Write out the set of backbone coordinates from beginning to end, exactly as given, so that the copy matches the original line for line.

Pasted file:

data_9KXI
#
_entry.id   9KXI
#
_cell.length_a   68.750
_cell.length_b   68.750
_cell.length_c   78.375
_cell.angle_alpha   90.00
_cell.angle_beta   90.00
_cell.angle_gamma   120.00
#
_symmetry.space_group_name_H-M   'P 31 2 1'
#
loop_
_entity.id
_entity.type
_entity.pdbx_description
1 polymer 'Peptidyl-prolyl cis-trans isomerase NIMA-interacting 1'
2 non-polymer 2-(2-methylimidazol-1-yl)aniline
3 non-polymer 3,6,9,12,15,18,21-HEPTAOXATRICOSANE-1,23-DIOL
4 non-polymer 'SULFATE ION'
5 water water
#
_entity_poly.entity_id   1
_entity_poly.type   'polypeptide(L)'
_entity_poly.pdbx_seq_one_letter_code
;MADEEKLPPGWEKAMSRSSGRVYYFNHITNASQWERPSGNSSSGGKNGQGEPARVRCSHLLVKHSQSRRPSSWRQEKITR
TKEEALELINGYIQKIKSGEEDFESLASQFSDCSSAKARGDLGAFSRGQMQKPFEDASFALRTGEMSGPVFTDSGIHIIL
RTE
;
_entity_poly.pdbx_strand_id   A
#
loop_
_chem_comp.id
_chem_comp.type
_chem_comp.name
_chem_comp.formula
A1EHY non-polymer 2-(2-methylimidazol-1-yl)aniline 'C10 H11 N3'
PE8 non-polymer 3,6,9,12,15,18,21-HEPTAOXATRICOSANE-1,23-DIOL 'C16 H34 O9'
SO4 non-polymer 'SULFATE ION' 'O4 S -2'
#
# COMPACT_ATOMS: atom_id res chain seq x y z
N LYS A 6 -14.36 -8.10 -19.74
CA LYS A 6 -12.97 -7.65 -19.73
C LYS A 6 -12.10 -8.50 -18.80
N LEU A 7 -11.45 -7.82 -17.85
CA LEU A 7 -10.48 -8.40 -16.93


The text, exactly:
data_9KXI
#
_entry.id   9KXI
#
_cell.length_a   68.750
_cell.length_b   68.750
_cell.length_c   78.375
_cell.angle_alpha   90.00
_cell.angle_beta   90.00
_cell.angle_gamma   120.00
#
_symmetry.space_group_name_H-M   'P 31 2 1'
#
loop_
_entity.id
_entity.type
_entity.pdbx_description
1 polymer 'Peptidyl-prolyl cis-trans isomerase NIMA-interacting 1'
2 non-polymer 2-(2-methylimidazol-1-yl)aniline
3 non-polymer 3,6,9,12,15,18,21-HEPTAOXATRICOSANE-1,23-DIOL
4 non-polymer 'SULFATE ION'
5 water water
#
_entity_poly.entity_id   1
_entity_poly.type   'polypeptide(L)'
_entity_poly.pdbx_seq_one_letter_code
;MADEEKLPPGWEKAMSRSSGRVYYFNHITNASQWERPSGNSSSGGKNGQGEPARVRCSHLLVKHSQSRRPSSWRQEKITR
TKEEALELINGYIQKIKSGEEDFESLASQFSDCSSAKARGDLGAFSRGQMQKPFEDASFALRTGEMSGPVFTDSGIHIIL
RTE
;
_entity_poly.pdbx_strand_id   A
#
loop_
_chem_comp.id
_chem_comp.type
_chem_comp.name
_chem_comp.formula
A1EHY non-polymer 2-(2-methylimidazol-1-yl)aniline 'C10 H11 N3'
PE8 non-polymer 3,6,9,12,15,18,21-HEPTAOXATRICOSANE-1,23-DIOL 'C16 H34 O9'
SO4 non-polymer 'SULFATE ION' 'O4 S -2'
#
# COMPACT_ATOMS: atom_id res chain seq x y z
N LYS A 6 -14.36 -8.10 -19.74
CA LYS A 6 -12.97 -7.65 -19.73
C LYS A 6 -12.10 -8.50 -18.80
N LEU A 7 -11.45 -7.82 -17.85
CA LEU A 7 -10.48 -8.40 -16.93